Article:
How to write a self evaluation report

The purpose of a self-evaluation report is to assess your skills and experience for an employer or academic institution. Also known as a self-assessment review or a self-reflection, the self-evaluation report outlines your performance so that employers have a better sense of your progress. For this reason, self-evaluation reports have an important role in how employers and schools perceive you. A well wriiten or poorly written report may affect an employer's decision concerning whether they fire you or retrain you.

Write your self-evaluation using a professional, business-oriented tone. Use the first person narrative (I, me, we, our, my, myself).

Customise the self-evaluation for whom the report is intended. If you are writing an academic organisation, outline the study areas you have focused on and what you learnt through receiving instruction at the institution. If the report is for an employer, describe experiences that tested your skills and work performance.

Describe an experience where you helped your organisation meet an important goal. This should be a specific instance and include the dates and titles of the work you did when possible.

Describe tasks you are responsible for on a daily basis. Do not relate personal feelings about these tasks, just the substantial facts. Again, describe specific instances you remember, and keep these sentences short and direct. For example, you may start a sentence by referring to a specific time by saying, "like a month ago when I..."

List your strengths and include specific tasks or experiences to highlight these strengths. For example, you might say: "I'm very analytical when I write reports." These should be no more than a sentence long. You may also describe your weaknesses, but put them in a positive light in the same way you would during a job interview. If you say you're a perfectionist, describe the steps you have taken to improve yourself.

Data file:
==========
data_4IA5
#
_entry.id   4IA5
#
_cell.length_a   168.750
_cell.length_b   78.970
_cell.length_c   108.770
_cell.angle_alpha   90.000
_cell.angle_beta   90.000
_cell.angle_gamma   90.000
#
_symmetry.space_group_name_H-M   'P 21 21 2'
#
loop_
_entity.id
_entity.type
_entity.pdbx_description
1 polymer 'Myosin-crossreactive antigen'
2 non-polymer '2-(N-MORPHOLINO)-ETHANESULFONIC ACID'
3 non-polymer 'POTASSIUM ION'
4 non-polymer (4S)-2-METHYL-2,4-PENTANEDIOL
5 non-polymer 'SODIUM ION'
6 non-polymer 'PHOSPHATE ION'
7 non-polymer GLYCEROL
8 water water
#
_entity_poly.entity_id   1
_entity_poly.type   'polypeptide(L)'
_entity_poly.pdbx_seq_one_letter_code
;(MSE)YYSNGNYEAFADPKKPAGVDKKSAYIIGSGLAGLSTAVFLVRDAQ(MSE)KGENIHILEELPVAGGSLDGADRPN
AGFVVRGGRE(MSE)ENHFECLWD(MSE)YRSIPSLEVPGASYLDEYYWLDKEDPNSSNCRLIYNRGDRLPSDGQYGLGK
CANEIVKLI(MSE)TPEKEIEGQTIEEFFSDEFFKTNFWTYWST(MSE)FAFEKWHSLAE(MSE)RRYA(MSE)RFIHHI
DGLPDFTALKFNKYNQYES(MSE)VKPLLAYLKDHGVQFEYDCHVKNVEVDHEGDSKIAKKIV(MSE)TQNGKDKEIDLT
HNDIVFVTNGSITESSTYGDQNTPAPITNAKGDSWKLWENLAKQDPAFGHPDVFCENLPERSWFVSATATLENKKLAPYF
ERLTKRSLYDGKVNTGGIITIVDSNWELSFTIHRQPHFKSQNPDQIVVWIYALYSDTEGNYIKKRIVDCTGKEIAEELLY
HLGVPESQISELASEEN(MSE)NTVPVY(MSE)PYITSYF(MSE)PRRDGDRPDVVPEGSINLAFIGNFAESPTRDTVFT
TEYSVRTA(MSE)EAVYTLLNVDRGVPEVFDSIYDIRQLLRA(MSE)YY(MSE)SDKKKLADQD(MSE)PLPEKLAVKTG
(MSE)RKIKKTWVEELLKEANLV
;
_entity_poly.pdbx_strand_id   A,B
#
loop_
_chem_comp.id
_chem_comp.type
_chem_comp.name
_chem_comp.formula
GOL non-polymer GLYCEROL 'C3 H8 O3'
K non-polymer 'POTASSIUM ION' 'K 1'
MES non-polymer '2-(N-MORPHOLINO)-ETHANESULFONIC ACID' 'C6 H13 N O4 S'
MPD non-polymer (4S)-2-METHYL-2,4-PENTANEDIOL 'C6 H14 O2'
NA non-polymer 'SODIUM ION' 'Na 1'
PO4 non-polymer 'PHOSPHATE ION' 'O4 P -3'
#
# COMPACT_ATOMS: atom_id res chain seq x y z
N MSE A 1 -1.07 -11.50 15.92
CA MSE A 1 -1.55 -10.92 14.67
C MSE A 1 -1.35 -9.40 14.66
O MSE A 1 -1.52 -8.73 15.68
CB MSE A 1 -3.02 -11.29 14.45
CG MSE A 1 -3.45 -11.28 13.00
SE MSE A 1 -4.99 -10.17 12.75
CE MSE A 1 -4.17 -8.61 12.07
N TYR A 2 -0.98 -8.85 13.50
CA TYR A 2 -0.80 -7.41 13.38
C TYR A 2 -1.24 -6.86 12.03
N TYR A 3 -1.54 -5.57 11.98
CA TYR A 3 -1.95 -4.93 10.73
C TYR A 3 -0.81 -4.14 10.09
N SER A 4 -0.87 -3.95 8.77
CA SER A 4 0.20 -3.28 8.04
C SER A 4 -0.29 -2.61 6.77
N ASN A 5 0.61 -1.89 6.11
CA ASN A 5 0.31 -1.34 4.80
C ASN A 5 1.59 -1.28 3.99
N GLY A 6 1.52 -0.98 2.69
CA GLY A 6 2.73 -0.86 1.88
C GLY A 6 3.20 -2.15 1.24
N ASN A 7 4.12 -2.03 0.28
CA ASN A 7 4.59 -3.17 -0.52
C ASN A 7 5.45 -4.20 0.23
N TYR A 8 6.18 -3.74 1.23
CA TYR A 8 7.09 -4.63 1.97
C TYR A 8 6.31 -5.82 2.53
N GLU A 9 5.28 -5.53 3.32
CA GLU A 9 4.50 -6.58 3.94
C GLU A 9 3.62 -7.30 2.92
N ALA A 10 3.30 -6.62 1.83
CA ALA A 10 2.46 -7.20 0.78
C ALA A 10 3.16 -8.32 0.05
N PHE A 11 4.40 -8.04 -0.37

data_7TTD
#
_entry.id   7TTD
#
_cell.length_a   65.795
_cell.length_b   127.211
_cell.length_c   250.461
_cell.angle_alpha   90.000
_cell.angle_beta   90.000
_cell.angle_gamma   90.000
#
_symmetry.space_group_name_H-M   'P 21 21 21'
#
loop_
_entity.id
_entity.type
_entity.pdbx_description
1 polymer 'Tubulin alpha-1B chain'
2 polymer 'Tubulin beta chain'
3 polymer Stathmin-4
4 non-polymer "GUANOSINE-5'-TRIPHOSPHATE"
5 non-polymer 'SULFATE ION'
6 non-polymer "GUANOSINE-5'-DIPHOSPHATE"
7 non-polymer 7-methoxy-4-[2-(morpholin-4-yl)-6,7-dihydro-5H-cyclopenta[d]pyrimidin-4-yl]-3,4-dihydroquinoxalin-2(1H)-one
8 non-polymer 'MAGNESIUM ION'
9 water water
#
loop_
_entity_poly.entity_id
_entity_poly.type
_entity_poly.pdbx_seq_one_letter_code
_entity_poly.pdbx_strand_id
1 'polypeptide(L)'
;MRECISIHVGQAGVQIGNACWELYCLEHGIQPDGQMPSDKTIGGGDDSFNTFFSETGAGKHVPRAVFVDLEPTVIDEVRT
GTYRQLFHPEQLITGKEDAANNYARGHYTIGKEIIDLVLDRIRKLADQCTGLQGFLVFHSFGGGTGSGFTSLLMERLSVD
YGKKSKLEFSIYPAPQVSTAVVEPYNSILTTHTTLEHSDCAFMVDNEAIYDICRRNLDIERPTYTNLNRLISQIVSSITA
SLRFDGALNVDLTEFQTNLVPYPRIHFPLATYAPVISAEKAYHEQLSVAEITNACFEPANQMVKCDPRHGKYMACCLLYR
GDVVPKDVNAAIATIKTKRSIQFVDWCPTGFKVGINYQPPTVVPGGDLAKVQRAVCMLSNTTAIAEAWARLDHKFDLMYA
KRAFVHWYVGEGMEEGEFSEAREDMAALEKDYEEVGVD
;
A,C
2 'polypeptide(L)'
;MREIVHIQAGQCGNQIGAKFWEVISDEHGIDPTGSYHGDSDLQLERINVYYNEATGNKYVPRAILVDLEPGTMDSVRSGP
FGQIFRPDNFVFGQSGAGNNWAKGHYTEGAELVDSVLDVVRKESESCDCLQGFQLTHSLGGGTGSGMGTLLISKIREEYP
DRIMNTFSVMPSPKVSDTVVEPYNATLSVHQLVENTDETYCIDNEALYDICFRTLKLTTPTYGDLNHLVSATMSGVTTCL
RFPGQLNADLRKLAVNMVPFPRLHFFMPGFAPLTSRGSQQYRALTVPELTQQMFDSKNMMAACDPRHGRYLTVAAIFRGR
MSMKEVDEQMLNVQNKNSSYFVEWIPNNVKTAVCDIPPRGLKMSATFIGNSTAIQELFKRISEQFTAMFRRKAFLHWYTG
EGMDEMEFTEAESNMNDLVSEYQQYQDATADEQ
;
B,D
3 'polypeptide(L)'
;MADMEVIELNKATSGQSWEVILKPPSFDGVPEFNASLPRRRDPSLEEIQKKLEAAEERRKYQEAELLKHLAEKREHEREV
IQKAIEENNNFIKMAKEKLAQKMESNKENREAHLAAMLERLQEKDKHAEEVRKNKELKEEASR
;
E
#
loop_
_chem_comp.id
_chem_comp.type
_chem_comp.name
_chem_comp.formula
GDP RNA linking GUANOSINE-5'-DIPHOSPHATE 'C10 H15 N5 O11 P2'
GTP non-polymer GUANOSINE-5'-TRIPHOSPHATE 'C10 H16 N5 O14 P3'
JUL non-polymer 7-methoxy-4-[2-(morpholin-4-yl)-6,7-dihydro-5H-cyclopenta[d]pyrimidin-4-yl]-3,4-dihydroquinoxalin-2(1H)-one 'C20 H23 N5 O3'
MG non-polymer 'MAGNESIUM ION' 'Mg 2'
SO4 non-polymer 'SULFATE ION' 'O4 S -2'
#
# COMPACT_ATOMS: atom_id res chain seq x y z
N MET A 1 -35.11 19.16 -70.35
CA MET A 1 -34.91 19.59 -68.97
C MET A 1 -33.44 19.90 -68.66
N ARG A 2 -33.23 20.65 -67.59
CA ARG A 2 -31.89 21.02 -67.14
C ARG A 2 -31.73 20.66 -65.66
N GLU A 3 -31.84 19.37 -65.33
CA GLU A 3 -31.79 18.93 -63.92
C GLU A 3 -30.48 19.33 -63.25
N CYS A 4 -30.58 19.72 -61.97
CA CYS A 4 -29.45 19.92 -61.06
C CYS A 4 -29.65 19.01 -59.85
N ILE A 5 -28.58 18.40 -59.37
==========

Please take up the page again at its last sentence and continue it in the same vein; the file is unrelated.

Discuss any additional tasks, promotions, or changes to a policy or curriculum that you would like. Again, keep personal feelings out of it, especially strong ones about an issue the institution may consider offensive. For example, don't point out that management doesn't care about its employees. Finish your self-evaluation by stating your future goals and what steps you plan to take to continue in your profession.


Not every self-evaluation report will contain the same sections. Refer to the Resources section for other things you could include.


Self-evaluation reports may not be graded, but it is best to avoid making spelling and grammar mistakes so that you give the best impression possible.

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Things Needed

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About the Author

Based near Toronto, Canada, Veronica Starovoit has been writing stories and articles for periodicals since 2004. She writes travel pieces for LIVESTRONG.COM and her work has been published on websites such as eHow, Answerbag and others. She has a Bachelor of Arts in English from York University and is taking a postgraduate co-op program in technical writing.

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